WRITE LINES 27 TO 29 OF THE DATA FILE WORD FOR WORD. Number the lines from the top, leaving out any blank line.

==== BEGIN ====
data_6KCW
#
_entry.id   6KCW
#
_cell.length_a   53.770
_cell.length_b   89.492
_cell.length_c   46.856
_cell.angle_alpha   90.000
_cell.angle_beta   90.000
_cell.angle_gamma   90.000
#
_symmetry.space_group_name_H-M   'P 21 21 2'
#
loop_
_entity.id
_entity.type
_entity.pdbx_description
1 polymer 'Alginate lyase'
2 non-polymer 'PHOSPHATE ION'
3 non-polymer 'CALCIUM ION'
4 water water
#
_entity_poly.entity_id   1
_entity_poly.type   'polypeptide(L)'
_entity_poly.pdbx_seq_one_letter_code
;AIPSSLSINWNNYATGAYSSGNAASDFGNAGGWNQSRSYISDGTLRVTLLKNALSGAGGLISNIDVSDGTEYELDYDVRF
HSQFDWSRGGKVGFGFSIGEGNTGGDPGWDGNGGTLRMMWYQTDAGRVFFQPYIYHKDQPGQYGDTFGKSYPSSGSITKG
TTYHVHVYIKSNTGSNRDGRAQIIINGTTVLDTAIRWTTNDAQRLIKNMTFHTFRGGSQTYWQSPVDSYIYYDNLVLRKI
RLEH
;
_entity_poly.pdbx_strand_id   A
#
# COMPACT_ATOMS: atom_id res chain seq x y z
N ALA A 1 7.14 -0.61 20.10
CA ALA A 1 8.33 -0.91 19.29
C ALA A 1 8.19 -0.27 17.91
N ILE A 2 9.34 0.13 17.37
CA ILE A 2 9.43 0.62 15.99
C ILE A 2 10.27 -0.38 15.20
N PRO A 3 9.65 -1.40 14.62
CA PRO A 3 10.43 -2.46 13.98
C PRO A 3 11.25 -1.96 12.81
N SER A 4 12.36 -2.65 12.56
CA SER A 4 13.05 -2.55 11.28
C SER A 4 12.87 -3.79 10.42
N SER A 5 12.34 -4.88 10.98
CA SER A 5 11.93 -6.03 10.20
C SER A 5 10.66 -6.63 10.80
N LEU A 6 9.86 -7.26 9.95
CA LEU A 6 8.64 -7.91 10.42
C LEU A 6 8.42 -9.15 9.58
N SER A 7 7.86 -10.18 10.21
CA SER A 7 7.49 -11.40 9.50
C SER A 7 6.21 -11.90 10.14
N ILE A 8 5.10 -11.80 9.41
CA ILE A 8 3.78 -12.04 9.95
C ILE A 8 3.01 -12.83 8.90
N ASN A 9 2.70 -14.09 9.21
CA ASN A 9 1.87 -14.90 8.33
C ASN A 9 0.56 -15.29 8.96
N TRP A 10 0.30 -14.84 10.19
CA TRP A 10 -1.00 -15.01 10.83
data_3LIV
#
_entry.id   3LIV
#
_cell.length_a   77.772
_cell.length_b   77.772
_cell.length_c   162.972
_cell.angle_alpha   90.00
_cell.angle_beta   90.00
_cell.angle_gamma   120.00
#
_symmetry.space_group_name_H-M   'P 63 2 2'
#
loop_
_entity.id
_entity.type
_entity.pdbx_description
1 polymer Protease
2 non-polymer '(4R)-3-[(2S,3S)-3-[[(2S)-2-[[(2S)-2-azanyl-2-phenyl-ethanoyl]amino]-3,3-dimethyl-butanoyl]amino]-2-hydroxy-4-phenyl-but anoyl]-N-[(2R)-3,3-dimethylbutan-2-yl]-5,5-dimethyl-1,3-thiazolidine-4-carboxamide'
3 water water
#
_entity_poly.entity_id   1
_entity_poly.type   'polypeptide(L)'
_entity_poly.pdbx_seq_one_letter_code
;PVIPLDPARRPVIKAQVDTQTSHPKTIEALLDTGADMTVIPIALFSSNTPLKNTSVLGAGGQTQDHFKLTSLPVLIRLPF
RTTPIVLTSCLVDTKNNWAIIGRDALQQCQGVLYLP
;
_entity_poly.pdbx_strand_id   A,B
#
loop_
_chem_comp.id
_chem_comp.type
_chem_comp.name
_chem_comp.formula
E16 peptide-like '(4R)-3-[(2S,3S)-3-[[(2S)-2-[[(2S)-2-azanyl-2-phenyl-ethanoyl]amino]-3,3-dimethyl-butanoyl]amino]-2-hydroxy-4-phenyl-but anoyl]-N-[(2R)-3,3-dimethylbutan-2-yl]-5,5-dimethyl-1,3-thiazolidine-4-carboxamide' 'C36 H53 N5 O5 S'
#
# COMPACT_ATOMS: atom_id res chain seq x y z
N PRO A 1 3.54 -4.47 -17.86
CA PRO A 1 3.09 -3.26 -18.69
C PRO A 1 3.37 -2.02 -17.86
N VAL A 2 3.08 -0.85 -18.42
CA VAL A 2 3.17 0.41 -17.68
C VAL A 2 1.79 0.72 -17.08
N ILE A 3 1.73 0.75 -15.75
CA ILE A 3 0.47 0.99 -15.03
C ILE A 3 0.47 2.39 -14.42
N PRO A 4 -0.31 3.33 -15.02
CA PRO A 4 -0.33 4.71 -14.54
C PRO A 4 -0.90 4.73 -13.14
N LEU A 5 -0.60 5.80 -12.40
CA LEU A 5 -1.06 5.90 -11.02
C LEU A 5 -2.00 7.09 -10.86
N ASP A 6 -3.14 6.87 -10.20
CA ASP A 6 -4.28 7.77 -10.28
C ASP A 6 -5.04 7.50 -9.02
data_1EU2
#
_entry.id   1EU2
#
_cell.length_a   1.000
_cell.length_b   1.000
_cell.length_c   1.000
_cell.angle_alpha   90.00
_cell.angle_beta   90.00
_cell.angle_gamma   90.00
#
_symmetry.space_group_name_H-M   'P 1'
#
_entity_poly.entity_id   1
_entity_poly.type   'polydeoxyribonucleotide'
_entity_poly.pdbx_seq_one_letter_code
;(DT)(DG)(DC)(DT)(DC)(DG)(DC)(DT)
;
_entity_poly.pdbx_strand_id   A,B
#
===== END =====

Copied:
HSQFDWSRGGKVGFGFSIGEGNTGGDPGWDGNGGTLRMMWYQTDAGRVFFQPYIYHKDQPGQYGDTFGKSYPSSGSITKG
TTYHVHVYIKSNTGSNRDGRAQIIINGTTVLDTAIRWTTNDAQRLIKNMTFHTFRGGSQTYWQSPVDSYIYYDNLVLRKI
RLEH